I know, however, that I will look forward to meeting and talking with people, some of whom I may know from the past or to put a face with a name of a loyal follower of my writing. It will be fun sharing experiences about the old beach that I still call Nags Head for all of Bodie Island. And I guess that I got that habit from my mom, a native Outer Banker who said back in the old days that's how it was known to anyone who didn't live there full time. As a school kid, if you were going to the Outer Banks from my Virginia hometown it was simply, you were going to Nags Head.
I have a number of things I want to do in my short stay beside my visit at Muse Originals OBX, a fine shop in Kitty Hawk. I want to take a gander at Bodie Island Light, where my great grandfather was Keeper. I want to see just how much Jockey's Ridge has been pancaked over the years and will probably want to walk up whatever is left. Then, there is a cousin who I hope to see and talk with. And, of course, I want to take a walk on the beach and I'm sure it will bring back memories of my youthful past. Simple things, nothing fancy, but probably my final farewell since I doubt I'll ever be back. But regardless of how things affect me, I will continue to write books and post about the place, because it is just somehow part of my soul.
The pictures shown I put up in a slide show so you can see with me just how it has changed for me. The change was well underway on my last visit in 1991, but I know now that it is much more than I could have ever dreamed. I recognize, however, that it is a different time and times change just like all of us get old. If you look at the pictures, they are before and after pictures of similar locations to one another to show the difference. The first set, picture one is a shot of Nags Head from above, the first in about 1953 the second recent. The second set shows my family's cottage and the Culpepper cottages as the appeared from the time I was born until I graduated high school and the family cottage was sold when I went to college out west. Notice that both our cottage and the Culpepper cottages and home (now under different ownership) look remarkably like the way they were in the late 1940's when they were built. Notice all the large construction around them now. They were wide open sandy areas or dunes back then. And the last set, first the ferry which is similar to that which we used to cross Oregon Inlet, the only way to get to Hatteras Island. The second picture is of the first bridge, the Bonner Bridge which was finished in the early sixties and was done at the end of my youth. It has now been replaced by one much, much bigger.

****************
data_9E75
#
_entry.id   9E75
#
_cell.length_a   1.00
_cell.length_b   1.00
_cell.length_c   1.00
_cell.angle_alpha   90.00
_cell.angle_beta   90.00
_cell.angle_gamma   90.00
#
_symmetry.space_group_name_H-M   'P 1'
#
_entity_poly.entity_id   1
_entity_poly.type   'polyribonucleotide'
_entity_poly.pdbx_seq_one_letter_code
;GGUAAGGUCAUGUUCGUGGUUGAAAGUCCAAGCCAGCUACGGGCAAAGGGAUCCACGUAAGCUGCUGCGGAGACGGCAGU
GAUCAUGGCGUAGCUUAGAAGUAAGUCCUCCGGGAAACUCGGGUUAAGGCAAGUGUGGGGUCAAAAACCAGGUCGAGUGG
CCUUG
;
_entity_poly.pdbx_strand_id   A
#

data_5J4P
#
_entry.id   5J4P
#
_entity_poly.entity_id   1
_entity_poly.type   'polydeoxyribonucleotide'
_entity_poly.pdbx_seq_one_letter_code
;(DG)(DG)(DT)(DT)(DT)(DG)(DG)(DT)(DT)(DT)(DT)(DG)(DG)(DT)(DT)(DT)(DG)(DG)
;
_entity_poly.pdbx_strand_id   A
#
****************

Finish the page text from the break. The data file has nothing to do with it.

Yes, my friends, times do change and we of the budding old codger generation know that it is inevitable. Perhaps I wish they had planned better so that some unforeseen circumstances could have been prevented, but it's time for someone else to worry about that. I will, however, always voice my opinion, but not to create anger just to say my piece which I try to base on sound, common sense logic. We all do that from time to time. But I do know one thing that is a given. That beautiful Atlantic Ocean is not going to change. It will always be there and it will do what it is going to do. We can't stop it, only delay the inevitable for a short period at best, and if we don't realize our limitations and its power, we are all in big trouble.
I hope to see some of you in Kitty Hawk in just two days less than two weeks and wish you all a most blessed day.